Start At Sundown.
Yom Kippur ends season on Sept. 16.
by Kevin Walters
Hattiesburg American Staff Writer
Hattiesburg, Mississippi - For Celso Cukierkorn, rabbi of Hattiesburg's Temple B'nai Israel, the start of the Jewish High Holy Days at sundown tonight is a busy time as he prepares his sermons for the hundreds of people who will visit the synagogue in the coming weeks.
The Jewish High Holy Days, which begin with Rosh Hashana today and end Sept. 16 with Yom Kippur, offer millions of Jews a chance to celebrate the coming year and ask forgiveness from those they've wronged.
But the holidays frame the anniversary of Sept. 11 and come as tensions remain high in the Middle East.
The bloodshed since Sept. 11 horrified Cukierkorn but the tragedies were nothing new to Jews.
"I think America learned what Judaism knew for thousands of years," Cukierkorn, 32, said. "There is evil in the world."
Kevin Passer, 47, president of the synagogue, said thoughts of terrorism aren't far from most Jews' minds throughout the year and not just during the season of introspection and reflection.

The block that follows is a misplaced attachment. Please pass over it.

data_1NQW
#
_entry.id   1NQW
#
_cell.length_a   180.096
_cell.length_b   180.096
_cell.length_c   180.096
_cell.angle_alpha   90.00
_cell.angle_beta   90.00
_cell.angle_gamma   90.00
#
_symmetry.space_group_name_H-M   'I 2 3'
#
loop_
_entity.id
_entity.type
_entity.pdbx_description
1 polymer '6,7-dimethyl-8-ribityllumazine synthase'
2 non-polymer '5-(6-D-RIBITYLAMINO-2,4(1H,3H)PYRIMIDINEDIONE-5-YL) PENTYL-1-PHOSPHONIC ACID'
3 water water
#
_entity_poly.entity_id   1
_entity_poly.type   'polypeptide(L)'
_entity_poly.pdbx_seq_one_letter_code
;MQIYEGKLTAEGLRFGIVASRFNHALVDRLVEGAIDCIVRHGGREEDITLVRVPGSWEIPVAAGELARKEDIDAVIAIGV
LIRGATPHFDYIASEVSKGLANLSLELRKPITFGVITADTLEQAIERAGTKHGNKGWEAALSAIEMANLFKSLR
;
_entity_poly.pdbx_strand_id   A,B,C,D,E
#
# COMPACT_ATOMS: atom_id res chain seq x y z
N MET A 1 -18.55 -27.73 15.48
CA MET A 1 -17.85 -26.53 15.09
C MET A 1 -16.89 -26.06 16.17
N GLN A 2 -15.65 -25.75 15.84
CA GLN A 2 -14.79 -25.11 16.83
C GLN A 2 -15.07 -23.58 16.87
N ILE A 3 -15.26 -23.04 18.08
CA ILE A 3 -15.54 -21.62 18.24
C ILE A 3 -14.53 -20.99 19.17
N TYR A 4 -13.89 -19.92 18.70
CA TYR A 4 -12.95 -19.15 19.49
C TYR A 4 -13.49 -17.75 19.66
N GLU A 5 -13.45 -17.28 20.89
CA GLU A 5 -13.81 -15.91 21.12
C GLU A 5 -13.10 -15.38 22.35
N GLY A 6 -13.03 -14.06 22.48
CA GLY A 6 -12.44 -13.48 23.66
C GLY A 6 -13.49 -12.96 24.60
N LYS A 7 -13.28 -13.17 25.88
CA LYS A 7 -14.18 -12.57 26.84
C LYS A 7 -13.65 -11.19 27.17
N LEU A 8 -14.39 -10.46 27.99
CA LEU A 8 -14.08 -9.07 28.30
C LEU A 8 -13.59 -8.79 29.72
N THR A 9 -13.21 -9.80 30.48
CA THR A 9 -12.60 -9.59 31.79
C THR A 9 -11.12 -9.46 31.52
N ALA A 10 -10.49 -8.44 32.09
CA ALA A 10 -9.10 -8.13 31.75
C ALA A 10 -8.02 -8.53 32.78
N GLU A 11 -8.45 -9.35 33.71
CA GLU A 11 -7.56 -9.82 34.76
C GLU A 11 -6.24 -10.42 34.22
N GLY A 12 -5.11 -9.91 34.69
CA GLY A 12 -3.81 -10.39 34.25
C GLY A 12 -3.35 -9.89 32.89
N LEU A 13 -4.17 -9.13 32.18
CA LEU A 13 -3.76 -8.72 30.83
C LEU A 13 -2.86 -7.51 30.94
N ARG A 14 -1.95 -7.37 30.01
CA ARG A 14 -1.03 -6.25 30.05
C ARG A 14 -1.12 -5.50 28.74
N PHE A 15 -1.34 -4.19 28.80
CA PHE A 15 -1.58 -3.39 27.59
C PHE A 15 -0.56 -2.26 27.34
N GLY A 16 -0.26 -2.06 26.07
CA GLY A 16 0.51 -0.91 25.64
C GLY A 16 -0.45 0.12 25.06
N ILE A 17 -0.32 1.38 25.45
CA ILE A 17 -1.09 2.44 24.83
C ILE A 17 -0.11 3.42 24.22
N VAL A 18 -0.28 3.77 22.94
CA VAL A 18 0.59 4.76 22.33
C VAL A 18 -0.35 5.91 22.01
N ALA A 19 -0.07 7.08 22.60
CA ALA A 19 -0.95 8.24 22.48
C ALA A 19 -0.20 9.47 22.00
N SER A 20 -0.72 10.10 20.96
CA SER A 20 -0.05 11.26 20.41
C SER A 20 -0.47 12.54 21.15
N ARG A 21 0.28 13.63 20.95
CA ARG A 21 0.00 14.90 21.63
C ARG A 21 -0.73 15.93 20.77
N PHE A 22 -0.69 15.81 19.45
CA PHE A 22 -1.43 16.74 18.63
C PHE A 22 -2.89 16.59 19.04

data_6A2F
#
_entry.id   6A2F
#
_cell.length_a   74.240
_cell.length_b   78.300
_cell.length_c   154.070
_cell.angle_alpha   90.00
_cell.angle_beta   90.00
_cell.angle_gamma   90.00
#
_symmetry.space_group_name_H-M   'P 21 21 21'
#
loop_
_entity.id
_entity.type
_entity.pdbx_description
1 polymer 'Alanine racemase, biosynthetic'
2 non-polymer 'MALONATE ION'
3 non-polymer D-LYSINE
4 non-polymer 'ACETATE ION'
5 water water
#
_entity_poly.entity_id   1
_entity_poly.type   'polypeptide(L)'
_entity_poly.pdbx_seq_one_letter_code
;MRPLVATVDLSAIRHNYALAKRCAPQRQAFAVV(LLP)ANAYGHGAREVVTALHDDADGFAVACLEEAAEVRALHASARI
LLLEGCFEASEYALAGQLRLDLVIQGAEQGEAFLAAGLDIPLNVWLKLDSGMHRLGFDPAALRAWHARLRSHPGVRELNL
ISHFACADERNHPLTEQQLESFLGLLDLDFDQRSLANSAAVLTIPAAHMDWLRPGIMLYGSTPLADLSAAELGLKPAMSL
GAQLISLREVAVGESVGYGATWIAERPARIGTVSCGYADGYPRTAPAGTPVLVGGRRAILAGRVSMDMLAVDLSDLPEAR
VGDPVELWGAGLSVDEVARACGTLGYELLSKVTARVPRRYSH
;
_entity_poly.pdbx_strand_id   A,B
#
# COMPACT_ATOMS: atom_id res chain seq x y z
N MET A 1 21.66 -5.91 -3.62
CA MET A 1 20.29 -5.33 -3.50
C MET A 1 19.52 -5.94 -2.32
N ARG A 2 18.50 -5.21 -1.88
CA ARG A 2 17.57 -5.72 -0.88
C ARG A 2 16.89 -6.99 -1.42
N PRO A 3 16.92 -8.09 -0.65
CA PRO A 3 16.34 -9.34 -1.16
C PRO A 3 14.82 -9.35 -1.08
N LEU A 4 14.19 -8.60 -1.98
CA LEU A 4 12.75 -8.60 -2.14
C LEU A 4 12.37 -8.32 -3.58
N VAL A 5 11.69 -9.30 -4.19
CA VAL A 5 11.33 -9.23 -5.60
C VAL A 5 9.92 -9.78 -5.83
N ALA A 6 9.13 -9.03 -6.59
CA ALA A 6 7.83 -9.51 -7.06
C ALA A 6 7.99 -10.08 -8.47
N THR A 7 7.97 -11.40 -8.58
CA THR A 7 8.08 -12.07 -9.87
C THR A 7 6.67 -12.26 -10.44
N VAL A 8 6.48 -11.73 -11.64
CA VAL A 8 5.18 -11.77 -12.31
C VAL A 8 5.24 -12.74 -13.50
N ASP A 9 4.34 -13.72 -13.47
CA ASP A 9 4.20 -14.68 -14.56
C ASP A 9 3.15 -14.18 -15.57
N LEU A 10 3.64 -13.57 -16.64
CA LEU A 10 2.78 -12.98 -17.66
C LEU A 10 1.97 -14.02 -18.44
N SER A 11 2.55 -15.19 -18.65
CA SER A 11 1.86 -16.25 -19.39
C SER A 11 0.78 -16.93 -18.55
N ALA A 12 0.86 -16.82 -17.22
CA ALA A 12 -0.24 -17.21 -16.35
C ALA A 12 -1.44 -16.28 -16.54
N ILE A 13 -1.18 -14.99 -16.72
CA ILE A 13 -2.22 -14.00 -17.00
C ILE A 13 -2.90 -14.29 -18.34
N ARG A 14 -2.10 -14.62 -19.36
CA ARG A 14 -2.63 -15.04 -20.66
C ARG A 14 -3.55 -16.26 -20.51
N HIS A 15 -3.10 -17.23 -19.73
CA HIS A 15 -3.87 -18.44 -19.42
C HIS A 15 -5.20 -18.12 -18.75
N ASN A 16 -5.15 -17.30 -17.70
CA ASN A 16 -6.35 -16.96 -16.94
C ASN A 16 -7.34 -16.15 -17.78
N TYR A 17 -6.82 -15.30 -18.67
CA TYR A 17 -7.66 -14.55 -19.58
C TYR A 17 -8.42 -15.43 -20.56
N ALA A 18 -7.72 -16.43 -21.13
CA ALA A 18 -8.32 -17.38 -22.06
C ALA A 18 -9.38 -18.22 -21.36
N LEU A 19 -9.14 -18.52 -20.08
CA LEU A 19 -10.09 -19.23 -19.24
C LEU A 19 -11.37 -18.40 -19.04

"Israel's been dealing with this for 50 years," Passer said. "I think it's a good reminder that we've still got some work to do."
Yet in Hattiesburg, Cukierkorn, a native of Sao Paulo, Brazil, found there is religious toleration. Though Hattiesburg is a small city, there is room for others with differing views and religions, he said.
"Hattiesburg is a great place to live," Cukierkorn said. "I have no knowledge of any kind of problem ever. Just the opposite. People are very welcoming and very nice."
The congregation at the Temple B'nai Israel will increase for services as its 150-180 families arrive to partake of Rosh Hashana traditions, such as eating apples dipped in honey, symbolizing the sweetness of the coming year.
But crowds at the Temple B'nai Israel, one of only two synagogues in Mississippi to have a rabbi, are usually well attended every week. On average 30 percent of the synagogue's families regularly attend services compared with the national average of 9 percent to 14 percent, Cukierkorn said.
"The South is known because it's a place where people care about God, for sure," Cukierkorn said.
Late Thursday Hattiesburg resident Debbie O'Donnell, 52, was helping prepare the synagogue for the crowds that would come through.
"Rosh Hashana is my favorite," O'Donnell said. "I love the music. I love certain songs that we sing on these holidays."